Appraisals in the Gulf’s Lower Tertiary have shown fields that could have half a billion barrels or more of oil, like Exxon Mobil Corp’s (XOM.N) Hadrian, estimated to hold up to 700 million barrels, or Anadarko Petroleum Corp‘s (APC.N) Shenandoah, which tests this year showed could hold up to three times more than initial estimates of 300 million barrels.
The potential bounty of massive deposits that can produce for a quarter century or more is what keeps players coming even though a single well that bores tens of thousands of feet through thick salt and rock to strike oil – or a dry hole – can cost $130 million or more.
By contrast, an onshore well costs about $8 million to drill – but may only produce a trickle of oil for a few years.
Chevron’s Jack/St. Malo project, which will tie a platform to the ocean floor 7,000 feet below the surface and tap a reservoir 26,000 feet deep, costs $7.5 billion.
It may become the biggest such platform in the world after shipping out later this year, with the ability to double its initial 170,000 bpd capacity. It will be followed next year by Chevron’s second new platform, Big Foot, to be secured to the sea floor by 16 miles of interlocking metal strands, or tendons.
In addition to projects by Anadarko Petroleum Corp (APC.N) and Williams Cos (WMB.N), private equity firm Blackstone Energy Partners will join the game. In 2015, Blackstone’s partner LLOG Exploration aims to start up Delta House – named for the boisterous fraternity in the film “Animal House” – less than 10 miles from BP’s plugged Macondo well.
Delta House will pump oil from the Marmalard and Bluto fields, namesakes of characters in the movie.
CLEAR AND STABLE RULES
Three years ago, some analysts thought the post-Macondo Gulf would have fewer players as stricter regulations and higher operating chilled activity, particularly for smaller companies.
Producers must now provide more detailed plans for offshore operations, submit to more frequent inspections and prove they have access to a rapid-response system to cap a gushing well. More than 4 million barrels of oil poured into the sea for 87 days after the Macondo well blowout killed 11 men.
High costs have given some companies pause. Even as BP began appraisal drilling at its self-described “giant” Tiber field this August, a month later it canceled contracts to build a second platform at its Mad Dog field. BP says it wants to move forward on Mad Dog 2 “with the right plan.”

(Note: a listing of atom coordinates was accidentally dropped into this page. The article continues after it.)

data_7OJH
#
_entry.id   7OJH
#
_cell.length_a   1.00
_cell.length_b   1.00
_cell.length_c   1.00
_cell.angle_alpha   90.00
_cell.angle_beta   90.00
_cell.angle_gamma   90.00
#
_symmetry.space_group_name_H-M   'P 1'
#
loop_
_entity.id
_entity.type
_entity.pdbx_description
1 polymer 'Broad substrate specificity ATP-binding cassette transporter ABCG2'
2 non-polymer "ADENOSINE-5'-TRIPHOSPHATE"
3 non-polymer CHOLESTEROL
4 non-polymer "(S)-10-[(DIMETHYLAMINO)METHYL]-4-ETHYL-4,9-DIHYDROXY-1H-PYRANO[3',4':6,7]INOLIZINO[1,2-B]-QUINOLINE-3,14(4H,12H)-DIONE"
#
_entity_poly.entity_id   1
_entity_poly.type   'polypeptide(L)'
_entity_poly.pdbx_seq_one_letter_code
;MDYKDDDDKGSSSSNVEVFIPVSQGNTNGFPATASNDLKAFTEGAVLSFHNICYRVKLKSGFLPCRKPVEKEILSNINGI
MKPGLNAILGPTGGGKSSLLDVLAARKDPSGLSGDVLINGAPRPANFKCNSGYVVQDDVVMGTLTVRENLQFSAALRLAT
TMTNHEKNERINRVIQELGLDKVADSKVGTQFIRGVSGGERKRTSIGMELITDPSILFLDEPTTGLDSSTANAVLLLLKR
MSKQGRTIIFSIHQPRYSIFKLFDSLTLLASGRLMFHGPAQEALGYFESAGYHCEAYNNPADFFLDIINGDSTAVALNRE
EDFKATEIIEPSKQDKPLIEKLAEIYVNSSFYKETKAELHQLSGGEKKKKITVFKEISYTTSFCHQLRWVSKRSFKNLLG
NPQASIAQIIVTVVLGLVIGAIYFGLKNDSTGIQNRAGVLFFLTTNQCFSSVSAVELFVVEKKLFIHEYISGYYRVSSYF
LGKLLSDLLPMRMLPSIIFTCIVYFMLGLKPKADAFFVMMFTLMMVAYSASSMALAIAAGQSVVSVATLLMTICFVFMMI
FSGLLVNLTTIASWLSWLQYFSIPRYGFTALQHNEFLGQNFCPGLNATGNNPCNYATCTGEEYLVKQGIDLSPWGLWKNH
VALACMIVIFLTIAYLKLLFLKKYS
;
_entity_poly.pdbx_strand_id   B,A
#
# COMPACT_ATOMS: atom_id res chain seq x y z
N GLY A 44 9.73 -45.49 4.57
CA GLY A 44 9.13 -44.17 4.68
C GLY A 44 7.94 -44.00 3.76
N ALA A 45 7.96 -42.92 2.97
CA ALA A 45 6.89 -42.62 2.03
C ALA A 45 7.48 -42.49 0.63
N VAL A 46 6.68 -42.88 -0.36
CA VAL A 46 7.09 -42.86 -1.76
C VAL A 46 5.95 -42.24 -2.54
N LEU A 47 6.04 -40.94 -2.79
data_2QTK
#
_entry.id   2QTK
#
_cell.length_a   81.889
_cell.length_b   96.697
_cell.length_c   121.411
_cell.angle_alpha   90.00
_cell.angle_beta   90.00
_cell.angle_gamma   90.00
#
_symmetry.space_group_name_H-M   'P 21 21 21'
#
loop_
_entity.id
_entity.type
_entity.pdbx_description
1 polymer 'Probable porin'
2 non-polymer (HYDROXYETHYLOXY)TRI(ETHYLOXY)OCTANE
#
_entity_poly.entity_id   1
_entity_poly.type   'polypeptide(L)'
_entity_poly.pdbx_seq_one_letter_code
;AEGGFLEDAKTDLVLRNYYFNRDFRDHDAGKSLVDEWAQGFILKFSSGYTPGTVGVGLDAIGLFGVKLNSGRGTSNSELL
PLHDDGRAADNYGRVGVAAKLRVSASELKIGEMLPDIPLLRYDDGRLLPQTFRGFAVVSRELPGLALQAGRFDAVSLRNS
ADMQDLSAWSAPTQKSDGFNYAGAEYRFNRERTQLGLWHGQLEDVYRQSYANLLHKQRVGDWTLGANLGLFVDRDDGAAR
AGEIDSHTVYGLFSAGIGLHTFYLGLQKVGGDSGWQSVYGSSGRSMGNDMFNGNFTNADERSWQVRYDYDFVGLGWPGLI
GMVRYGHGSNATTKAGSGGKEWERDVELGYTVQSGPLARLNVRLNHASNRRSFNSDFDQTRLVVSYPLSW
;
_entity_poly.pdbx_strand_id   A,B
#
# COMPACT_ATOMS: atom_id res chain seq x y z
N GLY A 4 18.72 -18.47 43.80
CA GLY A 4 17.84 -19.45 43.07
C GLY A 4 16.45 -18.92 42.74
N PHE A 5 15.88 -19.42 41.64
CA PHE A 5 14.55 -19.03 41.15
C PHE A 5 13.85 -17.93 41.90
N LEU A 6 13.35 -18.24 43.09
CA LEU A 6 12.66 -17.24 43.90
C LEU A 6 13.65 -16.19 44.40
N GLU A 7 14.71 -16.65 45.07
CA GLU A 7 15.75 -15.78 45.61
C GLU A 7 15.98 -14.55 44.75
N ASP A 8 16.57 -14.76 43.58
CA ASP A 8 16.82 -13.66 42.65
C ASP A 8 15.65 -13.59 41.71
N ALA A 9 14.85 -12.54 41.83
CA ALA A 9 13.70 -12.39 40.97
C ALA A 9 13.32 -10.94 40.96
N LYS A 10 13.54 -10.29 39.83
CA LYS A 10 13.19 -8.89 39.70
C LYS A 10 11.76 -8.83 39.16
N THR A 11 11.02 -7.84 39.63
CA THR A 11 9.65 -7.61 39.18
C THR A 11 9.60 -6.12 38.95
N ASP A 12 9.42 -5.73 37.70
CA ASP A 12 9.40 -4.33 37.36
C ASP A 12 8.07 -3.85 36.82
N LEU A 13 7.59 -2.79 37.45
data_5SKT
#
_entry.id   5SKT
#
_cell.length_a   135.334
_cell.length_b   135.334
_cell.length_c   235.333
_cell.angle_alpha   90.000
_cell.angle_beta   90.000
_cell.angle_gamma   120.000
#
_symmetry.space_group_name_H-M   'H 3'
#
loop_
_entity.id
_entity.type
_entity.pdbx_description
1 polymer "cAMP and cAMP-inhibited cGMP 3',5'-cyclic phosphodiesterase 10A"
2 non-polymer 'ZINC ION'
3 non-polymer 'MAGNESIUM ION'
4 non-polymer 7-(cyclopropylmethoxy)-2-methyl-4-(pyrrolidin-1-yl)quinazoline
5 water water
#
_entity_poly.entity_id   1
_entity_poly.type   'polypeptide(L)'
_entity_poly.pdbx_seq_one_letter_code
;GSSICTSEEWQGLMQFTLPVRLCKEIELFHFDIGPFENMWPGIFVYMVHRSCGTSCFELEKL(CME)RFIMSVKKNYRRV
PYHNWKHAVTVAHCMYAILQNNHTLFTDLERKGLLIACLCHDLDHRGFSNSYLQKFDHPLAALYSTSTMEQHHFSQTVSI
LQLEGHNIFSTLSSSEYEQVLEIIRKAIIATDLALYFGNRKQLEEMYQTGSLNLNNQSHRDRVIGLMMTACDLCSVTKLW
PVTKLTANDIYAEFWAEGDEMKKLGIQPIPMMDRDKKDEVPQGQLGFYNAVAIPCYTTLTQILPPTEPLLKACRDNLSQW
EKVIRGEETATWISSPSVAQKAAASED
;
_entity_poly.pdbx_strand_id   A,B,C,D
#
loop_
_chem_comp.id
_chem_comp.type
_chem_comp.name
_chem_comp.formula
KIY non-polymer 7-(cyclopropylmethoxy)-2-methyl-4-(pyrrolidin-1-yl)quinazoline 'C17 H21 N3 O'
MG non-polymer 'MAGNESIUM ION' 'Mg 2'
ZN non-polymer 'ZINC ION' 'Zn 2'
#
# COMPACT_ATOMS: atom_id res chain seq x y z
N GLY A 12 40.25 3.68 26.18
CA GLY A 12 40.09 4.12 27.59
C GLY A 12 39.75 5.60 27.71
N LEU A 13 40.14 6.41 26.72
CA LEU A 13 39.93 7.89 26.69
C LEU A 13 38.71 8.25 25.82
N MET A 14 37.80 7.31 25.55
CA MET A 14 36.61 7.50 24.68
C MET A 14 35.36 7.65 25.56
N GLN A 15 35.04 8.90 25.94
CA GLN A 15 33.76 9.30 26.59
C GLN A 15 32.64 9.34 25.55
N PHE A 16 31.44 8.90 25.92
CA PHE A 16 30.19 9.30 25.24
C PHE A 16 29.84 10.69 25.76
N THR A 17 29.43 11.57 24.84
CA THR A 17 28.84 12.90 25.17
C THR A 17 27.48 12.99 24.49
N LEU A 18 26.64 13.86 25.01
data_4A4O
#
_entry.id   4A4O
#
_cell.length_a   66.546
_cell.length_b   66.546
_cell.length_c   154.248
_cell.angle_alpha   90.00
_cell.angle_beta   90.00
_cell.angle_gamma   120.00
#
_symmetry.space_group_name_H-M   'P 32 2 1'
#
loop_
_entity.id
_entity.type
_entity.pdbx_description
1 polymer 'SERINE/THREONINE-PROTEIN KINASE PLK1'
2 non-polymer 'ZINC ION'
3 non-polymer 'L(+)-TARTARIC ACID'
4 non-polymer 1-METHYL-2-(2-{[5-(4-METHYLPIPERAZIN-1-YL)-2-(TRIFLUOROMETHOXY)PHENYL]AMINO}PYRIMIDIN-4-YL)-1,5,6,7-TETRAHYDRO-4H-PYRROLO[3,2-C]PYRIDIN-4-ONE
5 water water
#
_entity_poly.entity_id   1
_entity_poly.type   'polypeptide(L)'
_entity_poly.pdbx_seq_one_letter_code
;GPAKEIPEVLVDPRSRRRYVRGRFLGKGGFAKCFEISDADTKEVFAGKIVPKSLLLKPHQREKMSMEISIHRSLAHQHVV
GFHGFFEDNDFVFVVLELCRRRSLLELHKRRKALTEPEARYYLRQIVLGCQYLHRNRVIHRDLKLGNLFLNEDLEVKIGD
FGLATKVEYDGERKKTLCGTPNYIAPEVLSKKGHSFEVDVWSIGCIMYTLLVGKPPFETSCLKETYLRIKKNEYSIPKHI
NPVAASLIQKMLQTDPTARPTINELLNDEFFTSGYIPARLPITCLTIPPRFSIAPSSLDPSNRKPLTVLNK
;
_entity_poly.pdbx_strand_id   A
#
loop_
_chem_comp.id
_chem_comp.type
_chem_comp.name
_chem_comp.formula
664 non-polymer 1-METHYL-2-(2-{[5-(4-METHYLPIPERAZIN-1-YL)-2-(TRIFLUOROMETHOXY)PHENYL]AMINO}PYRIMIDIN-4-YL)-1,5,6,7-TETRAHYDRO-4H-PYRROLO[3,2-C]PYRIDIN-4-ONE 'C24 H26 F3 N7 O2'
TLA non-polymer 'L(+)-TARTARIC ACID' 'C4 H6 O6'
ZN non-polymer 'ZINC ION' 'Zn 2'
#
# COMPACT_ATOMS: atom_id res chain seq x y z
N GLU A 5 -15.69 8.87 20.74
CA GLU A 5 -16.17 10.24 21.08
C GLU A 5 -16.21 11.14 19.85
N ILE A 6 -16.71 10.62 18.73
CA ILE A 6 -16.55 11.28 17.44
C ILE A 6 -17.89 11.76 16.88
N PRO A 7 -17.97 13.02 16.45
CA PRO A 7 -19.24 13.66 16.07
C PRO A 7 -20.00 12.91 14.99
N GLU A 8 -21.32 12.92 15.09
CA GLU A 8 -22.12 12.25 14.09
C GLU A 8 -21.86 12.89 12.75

Many others are pressing ahead full steam.
“It hasn’t scared us away,” John Hollowell, Shell’s top deepwater executive for Shell Upstream Americas said, noting deepwater is one-third of Shell’s growth platform, alongside natural gas and unconventional areas like onshore shales.
Hess Corp (HES.N) Chief Executive John Hess has told analysts the company, which operates one oil and gas platform in the Gulf with another on the way next year, also aims to increase its exploration in the deep waters.
“It’s a core area for us and now that Macondo is behind the industry, it is an area where we intend to start investing more, assuming we get the returns that we expect,” he said.
Companies say the Gulf is still the best deepwater basin to set up shop – with high profit margins, reasonable per-barrel costs and a predictable legal and regulatory system.
Operators can bring in their own workers rather than employ a certain number from the host country, as they do in Brazil – where just finding enough qualified workers is a hurdle.
Gulf operators also do not have to brace themselves for sudden changes in royalty requirements or possibly be blocked from bidding on drilling rights, as has happened in Angola.
To get in the Gulf of Mexico’s door, they put in the highest bid when the government leases drilling rights.
“All you have to do is show up at the lease sale,” Statoil’s Averty said.
(Editing by Eric Walsh)